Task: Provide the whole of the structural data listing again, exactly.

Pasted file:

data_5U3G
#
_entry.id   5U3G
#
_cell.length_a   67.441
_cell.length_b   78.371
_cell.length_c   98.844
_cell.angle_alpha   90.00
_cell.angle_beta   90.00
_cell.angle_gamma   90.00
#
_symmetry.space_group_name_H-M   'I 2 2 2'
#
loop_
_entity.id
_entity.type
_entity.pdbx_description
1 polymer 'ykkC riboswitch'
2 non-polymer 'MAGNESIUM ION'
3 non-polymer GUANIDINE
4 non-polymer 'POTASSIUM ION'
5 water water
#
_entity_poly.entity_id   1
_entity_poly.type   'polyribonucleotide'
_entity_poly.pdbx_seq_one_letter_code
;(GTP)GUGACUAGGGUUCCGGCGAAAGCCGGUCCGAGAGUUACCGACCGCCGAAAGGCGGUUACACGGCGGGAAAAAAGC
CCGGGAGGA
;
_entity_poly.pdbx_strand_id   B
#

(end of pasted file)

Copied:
data_5U3G
#
_entry.id   5U3G
#
_cell.length_a   67.441
_cell.length_b   78.371
_cell.length_c   98.844
_cell.angle_alpha   90.00
_cell.angle_beta   90.00
_cell.angle_gamma   90.00
#
_symmetry.space_group_name_H-M   'I 2 2 2'
#
loop_
_entity.id
_entity.type
_entity.pdbx_description
1 polymer 'ykkC riboswitch'
2 non-polymer 'MAGNESIUM ION'
3 non-polymer GUANIDINE
4 non-polymer 'POTASSIUM ION'
5 water water
#
_entity_poly.entity_id   1
_entity_poly.type   'polyribonucleotide'
_entity_poly.pdbx_seq_one_letter_code
;(GTP)GUGACUAGGGUUCCGGCGAAAGCCGGUCCGAGAGUUACCGACCGCCGAAAGGCGGUUACACGGCGGGAAAAAAGC
CCGGGAGGA
;
_entity_poly.pdbx_strand_id   B
#